Arizona Cardinals wide receiver Larry Fitzgerald joins Buffalo Bills multimedia journalist Maddy Glab and team owner and president Kim Pegula on the latest episode of "Bills Pod Squad," presented by New York Lottery.
Fitzgerald, 37, is regarded not only as one of the greatest receivers of all time, but as an NFL icon for his leadership and work off the field. His resume includes 11 Pro Bowl selections, a place on the Pro Football Hall of Fame's All-Decade Team of the 2010s, and a Walter Payton NFL Man of the Year Award in 2016. His 17,344 receiving yards rank second all-time behind Hall of Famer Jerry Rice.
The Bills play Fitzgerald and the Cardinals in Arizona this Sunday in their final game before the bye.
Here are three takeaways from Kim and Maddy's conversation with Fitzgerald.
1. He has close connections in the Bills' receiver room
Fitzgerald goes into detail regarding his friendships on the Bills, from his respect for John Brown to his worldly travels with another former Cardinal in Andre Roberts. He also explains why he is looking forward to shaking hands with Gabriel Davis come Sunday.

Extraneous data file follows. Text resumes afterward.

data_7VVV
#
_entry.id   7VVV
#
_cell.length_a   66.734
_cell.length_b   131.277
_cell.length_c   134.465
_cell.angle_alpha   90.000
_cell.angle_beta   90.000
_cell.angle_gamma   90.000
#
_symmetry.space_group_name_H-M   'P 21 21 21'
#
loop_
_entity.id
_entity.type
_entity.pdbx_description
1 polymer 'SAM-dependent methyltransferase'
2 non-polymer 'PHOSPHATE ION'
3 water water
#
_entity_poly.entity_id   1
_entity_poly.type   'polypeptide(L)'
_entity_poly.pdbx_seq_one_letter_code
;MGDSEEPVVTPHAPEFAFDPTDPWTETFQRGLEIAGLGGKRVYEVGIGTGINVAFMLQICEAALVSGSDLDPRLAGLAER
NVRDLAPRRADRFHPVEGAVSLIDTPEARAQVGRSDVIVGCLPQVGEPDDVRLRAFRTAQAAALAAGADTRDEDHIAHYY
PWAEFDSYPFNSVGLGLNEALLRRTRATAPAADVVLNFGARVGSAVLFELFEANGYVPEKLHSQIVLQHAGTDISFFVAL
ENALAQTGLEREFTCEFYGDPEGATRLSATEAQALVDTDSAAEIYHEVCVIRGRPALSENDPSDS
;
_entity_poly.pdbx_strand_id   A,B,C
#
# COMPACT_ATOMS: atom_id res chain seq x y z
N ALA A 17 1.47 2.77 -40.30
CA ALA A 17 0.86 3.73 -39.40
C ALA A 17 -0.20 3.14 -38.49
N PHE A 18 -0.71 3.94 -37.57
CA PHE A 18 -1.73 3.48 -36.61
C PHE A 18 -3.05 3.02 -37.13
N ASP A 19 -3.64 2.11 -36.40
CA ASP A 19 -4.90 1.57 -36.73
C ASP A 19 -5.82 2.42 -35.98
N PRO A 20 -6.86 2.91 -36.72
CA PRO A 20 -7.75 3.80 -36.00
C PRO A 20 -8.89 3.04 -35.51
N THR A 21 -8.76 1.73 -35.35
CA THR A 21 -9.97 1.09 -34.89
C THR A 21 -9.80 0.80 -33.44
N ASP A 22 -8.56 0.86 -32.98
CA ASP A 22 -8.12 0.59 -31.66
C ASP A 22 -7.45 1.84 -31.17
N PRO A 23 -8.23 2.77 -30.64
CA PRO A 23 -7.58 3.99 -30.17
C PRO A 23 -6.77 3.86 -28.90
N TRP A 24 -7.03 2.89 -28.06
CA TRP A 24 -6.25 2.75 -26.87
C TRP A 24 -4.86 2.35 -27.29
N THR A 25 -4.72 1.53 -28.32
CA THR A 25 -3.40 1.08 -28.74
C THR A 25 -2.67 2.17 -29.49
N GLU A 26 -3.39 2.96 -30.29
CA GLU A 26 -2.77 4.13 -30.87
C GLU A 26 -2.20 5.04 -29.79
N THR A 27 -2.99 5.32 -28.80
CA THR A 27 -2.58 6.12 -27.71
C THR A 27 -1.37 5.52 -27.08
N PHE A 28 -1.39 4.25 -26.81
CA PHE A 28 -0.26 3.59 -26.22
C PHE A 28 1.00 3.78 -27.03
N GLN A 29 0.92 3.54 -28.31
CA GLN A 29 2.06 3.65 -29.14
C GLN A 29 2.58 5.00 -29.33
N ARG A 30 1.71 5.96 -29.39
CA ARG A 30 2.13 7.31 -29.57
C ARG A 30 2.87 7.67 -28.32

"I love to see guys be able to grow into the people they are," he said. "I'm elated for them. I'm looking forward to just giving those boys some hugs, man, and telling them I love them. I'm just happy for them."
That's not to say he'll be taking it easy against them.
"When you play against your friends, you want to beat them more than anything because you talk to them, you spend time with them," he said. "So, if you lose to them, you've got to hear about it for the rest of the year. You want to be able to get the bragging rights."
2. He was a "quiet Bills fan" growing up
Fitzgerald is one of the NFL's elder statesmen these days, a figure other players respect and learn from whether it be up close or from afar. It turns out that some of his own mentors are former players who were members of the Super Bowl Bills teams in the early '90s.
Fitzgerald rattled off a long list of Bills he watched growing up and has since relied on as mentors, from Jim Kelly and Thurman Thomas to Frank Reich and Kenneth Davis.
"I was a quiet Bills fan growing up," he said. "… I loved watching them. I loved the way they competed."
3. He has a social initiative in common with Bills players
Fitzgerald, the 2016 Walter Payton Man of the Year, has championed computer literacy for young people as a cause in recent years, teaming with Microsoft to donate computer labs to schools in need.
That cause has continued with many children relegated to learning from home during the COVID-19 pandemic. Similarly, Bills players announced in September a partnership with Mayor Byron Brown to provide internet access to roughly 4,000 homes of Buffalo Public School students.
"With some of these young people not being able to go to school, being able to still log in and be able to be attentive in class and work from home has been great," Fitzgerald said.